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Blood Test and Auto Immune Disease

  1. Mar 4, 2005 #1

    I have a question...how long does it usually take a lab to do blood work on you? :confused:
  2. jcsd
  3. Mar 4, 2005 #2


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    It depends on the type of test and the number of sample at the time. Lab tend to do sample by batch.

    Some test will take 24 hours other 48 hours some may take up to a week. A good and high through put lab can do almost every test within 48 hours.
  4. Mar 4, 2005 #3
    How do they do things like Auto Immune Deficency tests?
  5. Mar 4, 2005 #4
    Auto Immune Deficiency...

    I had a few questions about Auto Immune Deficiency...like MS and MD.

    How do they test for things like that?
    How do they treat it?

    Also, how do the technicians do a blood count, red and white?

    just curious.
  6. Mar 4, 2005 #5
    Btw: thanks to whom ever linked these...I wanted to edit them, but couldn't do it without deleting them.
  7. Mar 5, 2005 #6


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    I don't know about your other questions but for white blood cells WBC, here is a method they could use:
    First you lyse (break) the red blood cells, which essentially removes them from view. Then you take a dilution of the remaining sample and place it on a hemocytometer. This is a grid pattern on a slide you can observe under a light microscope. You just count up the number of nuclei you see on the grid and multiply that by a known factor (for that cytometer). This gives you the number of cells per volume of blood.

    A good reference on how white blood cells are counted in animals can be viewed at a veterinary science website at Cornell Univ. It has a nice diagram of the hemocytometer. :rolleyes:


    I am familiar with these calibrated slides. I have used them to count phytopathogenic fungal spores, to determine their concentration in suspension.
  8. Mar 5, 2005 #7
    That makes sense. How do they do a red count to check for anemia (sp?)? Or do they just check the levels of iron in you blood.
  9. Mar 5, 2005 #8


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    A quick test for red blood cell is to take blood in a capillary and let the RBC settle at the bottom of the capillary tube. If the RBC are below 50% (give or take) then the person might be suffering from annemia. RBC above 50% is also not a good thing.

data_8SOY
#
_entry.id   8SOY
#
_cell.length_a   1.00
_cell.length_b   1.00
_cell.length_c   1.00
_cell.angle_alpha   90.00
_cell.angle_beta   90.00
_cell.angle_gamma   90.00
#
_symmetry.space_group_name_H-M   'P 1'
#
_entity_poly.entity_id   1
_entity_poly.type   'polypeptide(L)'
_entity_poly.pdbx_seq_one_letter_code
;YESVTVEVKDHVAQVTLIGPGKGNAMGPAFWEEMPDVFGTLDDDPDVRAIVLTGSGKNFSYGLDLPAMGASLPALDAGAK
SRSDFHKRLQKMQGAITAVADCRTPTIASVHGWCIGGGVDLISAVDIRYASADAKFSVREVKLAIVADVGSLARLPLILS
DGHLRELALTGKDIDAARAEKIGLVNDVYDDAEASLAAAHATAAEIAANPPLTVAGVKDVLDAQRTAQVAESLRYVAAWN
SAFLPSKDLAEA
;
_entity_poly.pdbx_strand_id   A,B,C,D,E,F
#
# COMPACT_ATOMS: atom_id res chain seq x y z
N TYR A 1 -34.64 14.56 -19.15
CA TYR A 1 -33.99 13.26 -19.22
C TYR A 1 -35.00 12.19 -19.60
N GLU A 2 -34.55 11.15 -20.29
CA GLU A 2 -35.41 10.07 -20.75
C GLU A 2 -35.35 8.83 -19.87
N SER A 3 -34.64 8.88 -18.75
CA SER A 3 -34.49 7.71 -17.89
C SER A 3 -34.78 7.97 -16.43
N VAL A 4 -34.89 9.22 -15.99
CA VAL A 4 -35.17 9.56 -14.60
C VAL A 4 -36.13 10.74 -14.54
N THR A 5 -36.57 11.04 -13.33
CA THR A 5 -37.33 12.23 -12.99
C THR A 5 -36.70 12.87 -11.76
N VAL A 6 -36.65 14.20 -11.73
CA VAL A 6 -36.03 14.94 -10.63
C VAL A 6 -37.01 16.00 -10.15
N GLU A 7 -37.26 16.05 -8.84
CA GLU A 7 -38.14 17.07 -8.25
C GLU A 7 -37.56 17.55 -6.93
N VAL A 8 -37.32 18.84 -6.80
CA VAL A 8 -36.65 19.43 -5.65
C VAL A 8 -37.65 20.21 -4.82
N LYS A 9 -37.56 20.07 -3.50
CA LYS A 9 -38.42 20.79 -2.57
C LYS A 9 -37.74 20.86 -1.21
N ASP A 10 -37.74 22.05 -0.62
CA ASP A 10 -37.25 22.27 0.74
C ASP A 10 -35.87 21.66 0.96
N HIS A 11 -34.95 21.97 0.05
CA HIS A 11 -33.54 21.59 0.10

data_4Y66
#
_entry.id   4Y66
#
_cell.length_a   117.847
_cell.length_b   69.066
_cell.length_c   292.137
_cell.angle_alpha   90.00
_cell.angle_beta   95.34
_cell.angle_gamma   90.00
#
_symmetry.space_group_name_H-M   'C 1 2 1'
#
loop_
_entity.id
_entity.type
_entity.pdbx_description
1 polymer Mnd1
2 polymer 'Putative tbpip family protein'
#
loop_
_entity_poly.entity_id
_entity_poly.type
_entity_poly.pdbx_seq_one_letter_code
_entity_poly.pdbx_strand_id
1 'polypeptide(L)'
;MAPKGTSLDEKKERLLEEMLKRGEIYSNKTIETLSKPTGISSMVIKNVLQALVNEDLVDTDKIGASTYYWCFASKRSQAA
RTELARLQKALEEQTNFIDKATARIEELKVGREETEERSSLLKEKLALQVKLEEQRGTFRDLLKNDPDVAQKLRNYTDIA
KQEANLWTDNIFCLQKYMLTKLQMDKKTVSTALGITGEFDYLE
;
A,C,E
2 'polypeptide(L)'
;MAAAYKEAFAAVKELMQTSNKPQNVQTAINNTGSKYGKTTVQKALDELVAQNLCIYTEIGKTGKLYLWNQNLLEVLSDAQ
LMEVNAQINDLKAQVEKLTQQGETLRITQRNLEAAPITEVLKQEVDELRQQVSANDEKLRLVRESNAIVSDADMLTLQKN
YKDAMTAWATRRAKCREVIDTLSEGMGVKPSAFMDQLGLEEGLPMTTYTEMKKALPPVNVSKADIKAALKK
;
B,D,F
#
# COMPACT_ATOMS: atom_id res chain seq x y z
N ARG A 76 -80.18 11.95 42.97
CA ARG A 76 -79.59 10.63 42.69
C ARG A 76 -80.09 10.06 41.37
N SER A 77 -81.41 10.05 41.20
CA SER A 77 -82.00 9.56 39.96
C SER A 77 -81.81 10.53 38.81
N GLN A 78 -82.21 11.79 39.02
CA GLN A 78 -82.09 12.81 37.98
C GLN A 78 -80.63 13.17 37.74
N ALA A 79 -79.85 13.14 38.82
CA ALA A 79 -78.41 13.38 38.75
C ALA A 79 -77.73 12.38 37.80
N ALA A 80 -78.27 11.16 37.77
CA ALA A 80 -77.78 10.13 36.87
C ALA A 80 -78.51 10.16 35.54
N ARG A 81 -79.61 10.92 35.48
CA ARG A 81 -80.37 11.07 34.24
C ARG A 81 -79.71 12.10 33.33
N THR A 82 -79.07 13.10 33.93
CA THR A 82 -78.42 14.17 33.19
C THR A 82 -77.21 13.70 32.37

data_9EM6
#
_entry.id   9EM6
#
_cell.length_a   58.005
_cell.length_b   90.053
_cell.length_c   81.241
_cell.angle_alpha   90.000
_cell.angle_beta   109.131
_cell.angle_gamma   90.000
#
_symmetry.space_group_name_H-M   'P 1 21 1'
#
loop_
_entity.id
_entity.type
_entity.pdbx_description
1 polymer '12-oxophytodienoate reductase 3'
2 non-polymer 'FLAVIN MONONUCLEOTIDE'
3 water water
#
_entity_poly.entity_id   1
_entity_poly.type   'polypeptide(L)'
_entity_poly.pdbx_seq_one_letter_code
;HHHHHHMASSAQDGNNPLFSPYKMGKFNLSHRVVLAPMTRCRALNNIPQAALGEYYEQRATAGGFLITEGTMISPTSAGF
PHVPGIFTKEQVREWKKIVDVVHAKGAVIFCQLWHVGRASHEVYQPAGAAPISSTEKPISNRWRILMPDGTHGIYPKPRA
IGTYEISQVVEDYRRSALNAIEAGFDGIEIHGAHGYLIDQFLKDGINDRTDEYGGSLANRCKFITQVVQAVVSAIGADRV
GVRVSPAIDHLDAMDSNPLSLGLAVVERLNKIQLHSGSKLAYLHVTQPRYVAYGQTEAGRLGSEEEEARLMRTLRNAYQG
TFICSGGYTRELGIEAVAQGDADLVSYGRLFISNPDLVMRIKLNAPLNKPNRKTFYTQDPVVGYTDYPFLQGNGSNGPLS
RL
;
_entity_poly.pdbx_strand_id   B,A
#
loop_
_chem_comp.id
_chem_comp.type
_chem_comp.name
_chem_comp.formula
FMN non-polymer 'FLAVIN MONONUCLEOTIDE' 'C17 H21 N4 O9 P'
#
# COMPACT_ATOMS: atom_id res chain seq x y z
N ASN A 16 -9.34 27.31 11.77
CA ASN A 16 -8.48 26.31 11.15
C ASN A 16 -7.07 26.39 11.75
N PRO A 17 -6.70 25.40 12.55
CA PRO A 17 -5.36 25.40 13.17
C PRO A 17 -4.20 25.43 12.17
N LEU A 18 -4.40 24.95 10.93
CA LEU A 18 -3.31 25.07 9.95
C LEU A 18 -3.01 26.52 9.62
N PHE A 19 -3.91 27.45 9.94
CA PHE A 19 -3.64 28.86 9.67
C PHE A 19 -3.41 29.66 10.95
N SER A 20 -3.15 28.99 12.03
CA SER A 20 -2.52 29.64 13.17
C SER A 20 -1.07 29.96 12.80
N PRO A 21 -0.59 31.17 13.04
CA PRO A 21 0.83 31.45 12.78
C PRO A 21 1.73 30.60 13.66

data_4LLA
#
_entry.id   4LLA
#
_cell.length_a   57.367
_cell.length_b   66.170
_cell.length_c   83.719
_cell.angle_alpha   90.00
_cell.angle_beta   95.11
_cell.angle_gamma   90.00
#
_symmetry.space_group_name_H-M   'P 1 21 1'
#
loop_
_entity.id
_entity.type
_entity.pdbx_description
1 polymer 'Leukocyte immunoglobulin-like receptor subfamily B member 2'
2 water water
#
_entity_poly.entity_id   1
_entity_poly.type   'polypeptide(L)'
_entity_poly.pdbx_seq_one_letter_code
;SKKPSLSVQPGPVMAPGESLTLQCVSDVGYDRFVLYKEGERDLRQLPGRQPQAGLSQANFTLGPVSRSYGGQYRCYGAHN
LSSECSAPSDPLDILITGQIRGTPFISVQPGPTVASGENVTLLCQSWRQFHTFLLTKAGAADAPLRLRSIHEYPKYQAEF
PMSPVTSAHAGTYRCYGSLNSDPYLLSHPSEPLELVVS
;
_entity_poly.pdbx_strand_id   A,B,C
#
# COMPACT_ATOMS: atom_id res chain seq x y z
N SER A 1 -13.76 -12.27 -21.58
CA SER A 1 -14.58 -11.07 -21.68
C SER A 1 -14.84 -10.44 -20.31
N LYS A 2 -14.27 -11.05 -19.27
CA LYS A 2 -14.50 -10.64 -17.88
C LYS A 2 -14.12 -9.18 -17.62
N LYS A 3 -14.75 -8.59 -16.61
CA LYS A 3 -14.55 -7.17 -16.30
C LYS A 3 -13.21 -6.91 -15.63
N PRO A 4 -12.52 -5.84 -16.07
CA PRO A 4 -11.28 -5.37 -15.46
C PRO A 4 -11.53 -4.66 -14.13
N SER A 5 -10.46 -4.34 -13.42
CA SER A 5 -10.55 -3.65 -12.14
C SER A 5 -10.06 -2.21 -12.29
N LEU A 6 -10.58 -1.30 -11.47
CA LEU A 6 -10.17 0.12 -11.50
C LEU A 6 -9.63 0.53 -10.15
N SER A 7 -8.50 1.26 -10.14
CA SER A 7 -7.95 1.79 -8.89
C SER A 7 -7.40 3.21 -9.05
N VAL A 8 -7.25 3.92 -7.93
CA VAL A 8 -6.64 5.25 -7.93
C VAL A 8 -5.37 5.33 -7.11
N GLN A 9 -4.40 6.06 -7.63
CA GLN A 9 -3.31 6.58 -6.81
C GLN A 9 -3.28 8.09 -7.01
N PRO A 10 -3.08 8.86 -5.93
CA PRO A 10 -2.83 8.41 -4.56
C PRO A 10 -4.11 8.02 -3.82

10. Mar 5, 2005 #9
    i got my results always the day later..

    but the work for the test wouldn't cost so much time for the lab... some minutes until some hours, i think...

  11. Mar 5, 2005 #10
    So I should have my results by the next time I visit my PCP?
  12. Mar 6, 2005 #11
    Depending on when you are visiting. Some doctors request blood test results faster and most likely have the results for the next visit.
  13. Mar 7, 2005 #12
    I hate waiting for them. Especially since it took over two months to even get the tests ordered.
  14. Mar 7, 2005 #13


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    Did you call your doctor and ask? That would be the easiest way to find out. Sometimes they get the results in quickly, but as long as you have an office visit scheduled, don't bother calling with the results if they can tell you in person. Some doctors also have a bad habit of not calling if there's nothing abnormal requiring follow-up, which leaves you stuck wondering and worrying unless you call them and ask.
  15. Mar 8, 2005 #14
    They wouldn't order the tests. Even though I requested them several times. All of my physicians kept telling me that the tests were not necessary. Until I met withone doctor and told him why I had had such difficulty with this, he actually asked me it I had had a blood work-up, he said they should have ordered the tests a long time ago. Especially since nothing had shown up on the MRI.
  16. Mar 8, 2005 #15


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    Not sure what MD is but as for multiple sclerosis there is no single blood test that confirms its diagnosis. It is usually a constellation of tests and their results........ such as an MRI that shows demylenation process, a visual evoked potential that is abnormal (special type of EEG) and a spinal tap ( to look for oligoclonal antibodies) combined with clinical presentation that supports the diagnosis of MS.
    Last edited: Mar 8, 2005
  17. Mar 8, 2005 #16
    MD is the abbreviation for Muscular Dystrophy. Those test sound like a blast! :frown:
  18. Mar 8, 2005 #17


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    Muscular dystrophies in general are considered genetic diseases rather than autoimmune diseases.
  19. Mar 9, 2005 #18
    I was told it is also considered an auto immune deficency.
  20. Mar 10, 2005 #19


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    No, you were told wrong. Perhaps they meant other muscle disorders such as myasthenia gravis or polymyositis which are autoimmune disorders but are not muscular dystrophies. This link gives a nice synopsis about the different main types of muscular disorders, delineating the inflammatory, autoimmune types from the congenital muscular dystrophys. http://www.geocities.com/CollegePark/Classroom/9056/muscle.html
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